If you pop into the Ramblings on any kind of a regular basis, you’ll be well aware of my love of crime writing. Nowadays, it tends to be mainly geared towards Golden Age mysteries, but in the past I’ve read many more contemporary works as well as a good number of spy-type works. Today’s book, a recent release from V&Q Books, falls firmly into the latter category; it’s an entertaining yarn set in modern day Ukraine with a surreal twist! The title is “Odesa at Dawn” written by Sally McGrane, an American-born author based in Germany but who’s lived in Odesa – and it’s clear she knows and loves the city!

Set in a time before the current conflict, the story follows an ex-CIA man, Max Rushmore, who’s sent to Odesa on a routine assignment. Max is a somewhat hapless character, and things soon start to go awry for him; the severed hand of the local governor is found in a vat of sunflower oil; Max comes upon a detached toe with the same markings as the hand; and needless to say, he sets off to investigate.

The city of Odesa is in a volatile state, with conflict between the governor and the mayor; the local mafia and the criminal underbelly of the place are all out to get what they can via the many corrupt officials; and there are of course tensions with neighbouring Russia which threaten to bubble up to the surface (and, of course, we all know how that’s going…) Will Max get to the bottom of things without being damaged (at the very least…)? Will his wife accept that he won’t be back in the USA in time for an important meeting she has lined up to start on a very different, and much more respectable career, or will she throw her hat into the ring? What is going on beneath the city? And what on earth are all the cats of Odesa up to??? Well, you’ll have to read the book yourself to find out!

As you might have gathered, there’s a lot going on in “Odesa…” and it makes for gripping and entertaining reading. The plot is a complex one which weaves in the history of its setting, blending the past and future of the city beautifully. McGane uses her extensive knowledge of Odesa to draw in the influences of previous residents like Babel and Gogol, and the former’s fictional gangster, Benya Krik. The place seems to exert a magnetic influence on those who’ve lived there or were born there, and all manner of characters are involved in the action, from the local poet Fishman who blogs about life in the city, to Sima the beautiful pastry-chef, who is adored from afar by Mr. Smiley…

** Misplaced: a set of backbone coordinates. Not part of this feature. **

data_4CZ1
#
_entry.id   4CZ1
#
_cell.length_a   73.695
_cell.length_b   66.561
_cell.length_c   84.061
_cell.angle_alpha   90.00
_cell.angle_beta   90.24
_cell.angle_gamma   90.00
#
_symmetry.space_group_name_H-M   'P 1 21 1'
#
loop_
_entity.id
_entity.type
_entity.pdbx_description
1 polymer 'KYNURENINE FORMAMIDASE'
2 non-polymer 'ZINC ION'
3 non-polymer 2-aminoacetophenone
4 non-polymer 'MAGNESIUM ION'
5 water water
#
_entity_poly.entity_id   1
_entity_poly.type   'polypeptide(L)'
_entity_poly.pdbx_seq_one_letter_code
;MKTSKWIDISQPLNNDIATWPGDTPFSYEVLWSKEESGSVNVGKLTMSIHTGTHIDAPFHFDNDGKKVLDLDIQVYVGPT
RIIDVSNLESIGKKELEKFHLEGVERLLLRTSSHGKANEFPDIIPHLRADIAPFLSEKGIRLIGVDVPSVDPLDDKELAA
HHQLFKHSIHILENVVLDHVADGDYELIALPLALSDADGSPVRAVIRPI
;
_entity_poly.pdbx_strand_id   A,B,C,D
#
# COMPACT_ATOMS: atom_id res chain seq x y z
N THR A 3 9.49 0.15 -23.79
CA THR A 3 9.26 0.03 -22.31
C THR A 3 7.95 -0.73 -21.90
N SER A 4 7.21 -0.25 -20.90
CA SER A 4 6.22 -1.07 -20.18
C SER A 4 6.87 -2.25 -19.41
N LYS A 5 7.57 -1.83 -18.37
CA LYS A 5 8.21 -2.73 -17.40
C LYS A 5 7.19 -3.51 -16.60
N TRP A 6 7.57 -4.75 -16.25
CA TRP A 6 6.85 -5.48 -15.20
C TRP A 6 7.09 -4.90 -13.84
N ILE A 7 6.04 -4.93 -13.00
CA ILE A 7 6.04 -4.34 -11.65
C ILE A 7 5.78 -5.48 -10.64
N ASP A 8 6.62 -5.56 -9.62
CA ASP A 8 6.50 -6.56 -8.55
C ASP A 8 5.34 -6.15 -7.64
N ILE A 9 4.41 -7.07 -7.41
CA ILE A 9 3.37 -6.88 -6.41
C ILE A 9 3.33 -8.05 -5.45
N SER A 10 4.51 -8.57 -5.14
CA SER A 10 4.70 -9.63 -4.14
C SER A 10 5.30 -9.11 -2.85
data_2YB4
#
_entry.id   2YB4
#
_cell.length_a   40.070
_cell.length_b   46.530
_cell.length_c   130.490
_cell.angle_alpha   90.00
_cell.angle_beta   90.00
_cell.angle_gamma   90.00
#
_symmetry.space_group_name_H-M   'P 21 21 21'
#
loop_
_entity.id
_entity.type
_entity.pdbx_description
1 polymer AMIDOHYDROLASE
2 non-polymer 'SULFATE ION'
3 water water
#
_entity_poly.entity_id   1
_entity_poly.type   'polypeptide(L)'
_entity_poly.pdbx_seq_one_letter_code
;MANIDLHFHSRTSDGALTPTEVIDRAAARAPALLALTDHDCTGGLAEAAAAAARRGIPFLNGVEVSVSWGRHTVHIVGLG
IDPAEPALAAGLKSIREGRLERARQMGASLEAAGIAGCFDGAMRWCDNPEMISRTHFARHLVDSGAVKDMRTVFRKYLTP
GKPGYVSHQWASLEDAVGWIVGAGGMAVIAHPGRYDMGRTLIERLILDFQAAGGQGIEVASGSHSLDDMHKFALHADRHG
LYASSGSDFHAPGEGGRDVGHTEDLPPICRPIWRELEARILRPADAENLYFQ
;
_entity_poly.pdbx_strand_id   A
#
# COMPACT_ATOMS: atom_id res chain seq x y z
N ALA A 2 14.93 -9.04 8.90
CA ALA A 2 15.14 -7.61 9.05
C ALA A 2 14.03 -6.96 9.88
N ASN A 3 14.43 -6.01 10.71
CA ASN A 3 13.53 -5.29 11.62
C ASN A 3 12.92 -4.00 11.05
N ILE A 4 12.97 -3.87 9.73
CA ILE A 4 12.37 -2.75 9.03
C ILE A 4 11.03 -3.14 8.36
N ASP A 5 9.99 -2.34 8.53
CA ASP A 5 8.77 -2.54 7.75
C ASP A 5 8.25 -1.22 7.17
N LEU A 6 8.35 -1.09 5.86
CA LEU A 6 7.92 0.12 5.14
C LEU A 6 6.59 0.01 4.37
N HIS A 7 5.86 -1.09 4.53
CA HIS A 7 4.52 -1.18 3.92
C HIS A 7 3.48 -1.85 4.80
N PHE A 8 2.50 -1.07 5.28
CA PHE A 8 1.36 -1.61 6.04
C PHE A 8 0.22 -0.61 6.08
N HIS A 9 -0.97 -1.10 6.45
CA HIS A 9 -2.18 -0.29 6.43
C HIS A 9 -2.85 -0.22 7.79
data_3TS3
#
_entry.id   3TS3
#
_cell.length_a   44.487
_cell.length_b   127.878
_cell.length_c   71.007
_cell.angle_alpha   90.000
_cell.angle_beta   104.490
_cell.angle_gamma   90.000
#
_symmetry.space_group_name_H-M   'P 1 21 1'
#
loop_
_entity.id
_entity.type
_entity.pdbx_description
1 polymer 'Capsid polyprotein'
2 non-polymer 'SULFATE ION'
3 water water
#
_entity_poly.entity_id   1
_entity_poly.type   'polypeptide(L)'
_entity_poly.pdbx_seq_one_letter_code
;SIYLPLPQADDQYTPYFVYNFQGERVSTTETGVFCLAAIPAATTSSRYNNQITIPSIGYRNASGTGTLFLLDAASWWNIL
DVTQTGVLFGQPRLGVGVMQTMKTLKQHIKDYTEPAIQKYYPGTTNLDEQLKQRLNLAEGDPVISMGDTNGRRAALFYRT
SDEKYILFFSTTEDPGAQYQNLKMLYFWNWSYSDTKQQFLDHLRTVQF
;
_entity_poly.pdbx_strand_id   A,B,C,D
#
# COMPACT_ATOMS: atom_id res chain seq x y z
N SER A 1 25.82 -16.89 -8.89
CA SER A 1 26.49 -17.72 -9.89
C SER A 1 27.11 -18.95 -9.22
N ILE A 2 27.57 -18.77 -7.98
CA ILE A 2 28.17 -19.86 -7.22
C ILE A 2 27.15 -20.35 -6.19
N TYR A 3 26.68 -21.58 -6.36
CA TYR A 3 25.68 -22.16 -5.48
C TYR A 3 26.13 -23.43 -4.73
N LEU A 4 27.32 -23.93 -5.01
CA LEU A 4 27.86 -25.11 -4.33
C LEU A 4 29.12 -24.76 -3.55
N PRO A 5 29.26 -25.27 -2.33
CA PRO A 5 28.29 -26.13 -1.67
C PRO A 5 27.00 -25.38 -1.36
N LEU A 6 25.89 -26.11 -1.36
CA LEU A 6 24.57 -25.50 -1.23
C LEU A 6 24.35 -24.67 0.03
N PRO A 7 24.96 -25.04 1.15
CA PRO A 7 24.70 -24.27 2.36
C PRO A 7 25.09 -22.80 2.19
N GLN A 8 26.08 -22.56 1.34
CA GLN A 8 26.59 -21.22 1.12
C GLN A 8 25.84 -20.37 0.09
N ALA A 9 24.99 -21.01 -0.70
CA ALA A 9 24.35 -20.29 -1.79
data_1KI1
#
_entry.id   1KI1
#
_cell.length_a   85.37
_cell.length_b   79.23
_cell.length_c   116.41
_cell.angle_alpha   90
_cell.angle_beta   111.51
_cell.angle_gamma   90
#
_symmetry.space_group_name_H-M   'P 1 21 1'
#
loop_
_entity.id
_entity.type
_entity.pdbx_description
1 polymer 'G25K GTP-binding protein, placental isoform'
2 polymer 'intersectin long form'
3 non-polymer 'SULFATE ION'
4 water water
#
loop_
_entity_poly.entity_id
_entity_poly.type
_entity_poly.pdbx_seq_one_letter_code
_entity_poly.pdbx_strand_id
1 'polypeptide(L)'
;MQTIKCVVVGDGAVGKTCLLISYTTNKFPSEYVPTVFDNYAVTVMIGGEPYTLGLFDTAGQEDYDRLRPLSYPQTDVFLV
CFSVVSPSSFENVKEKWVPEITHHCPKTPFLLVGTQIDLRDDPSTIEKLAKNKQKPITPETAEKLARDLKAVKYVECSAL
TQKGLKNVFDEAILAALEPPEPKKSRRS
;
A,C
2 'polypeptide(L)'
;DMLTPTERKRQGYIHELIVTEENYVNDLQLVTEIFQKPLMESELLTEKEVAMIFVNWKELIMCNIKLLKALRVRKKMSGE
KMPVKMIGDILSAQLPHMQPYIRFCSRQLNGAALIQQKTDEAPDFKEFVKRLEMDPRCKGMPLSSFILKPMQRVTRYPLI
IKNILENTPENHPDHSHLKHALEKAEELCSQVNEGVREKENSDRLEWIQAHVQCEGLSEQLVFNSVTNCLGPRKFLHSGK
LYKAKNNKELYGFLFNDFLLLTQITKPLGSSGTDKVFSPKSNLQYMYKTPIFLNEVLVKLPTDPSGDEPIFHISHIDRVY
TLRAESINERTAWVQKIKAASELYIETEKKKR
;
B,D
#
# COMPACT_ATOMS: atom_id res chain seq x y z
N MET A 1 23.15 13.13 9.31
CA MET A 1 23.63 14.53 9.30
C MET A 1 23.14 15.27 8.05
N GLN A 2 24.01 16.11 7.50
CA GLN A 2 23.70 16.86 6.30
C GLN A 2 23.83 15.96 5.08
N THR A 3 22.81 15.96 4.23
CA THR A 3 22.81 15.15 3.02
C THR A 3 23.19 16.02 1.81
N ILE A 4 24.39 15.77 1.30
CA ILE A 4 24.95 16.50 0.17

Ah yes – the cats! As well as the real life-criminal element, there is an underground mafia which exists in the world of cats, and Mr. Smiley is one of the bigshots! He and his feline team observe the action, unsuspected by humans, and shed an interesting light on the nefarious activities of the humans. They have an important role in the resolution of the plot, and I would have rather liked to see more of them!

Although the bumbling investigator Max is ostensibly the main character, the star of the book is, of course, Odesa itself. McGane paints a wonderful portrait of the city, one which, as Lizzy has noted in her review, is not always flattering. I personally find the book even more appealing because of that nuanced portrayal; although often humorous and entertaining, there are points where the narrative goes to darker places, exploring the horrors of the past; the Jewish characters in particular have suffered much. The are reflections on a kind of mortality that applies to cities as well as people, as it’s noted that Odesa is sinking into the sand in many places. No doubt the labyrinth of catacombs which exists under the city, and which provides thrilling and surreal escapades in the book, have something to do with this…

“Odesa at Dawn” was a wonderful read, from the opening pages where we first meet Mr. Smiley to the dramatic ending on stormy high seas. McGane’s love for Odesa shines through from start to finish, and as well as providing an entertaining and often dramatic read, she’s also painted a marvellous picture of the city. Babel’s translator, Boris Dralyuk, has advised readers to “come for the story, but don’t forget to take in the sights,” and he’s not wrong – highly recommended!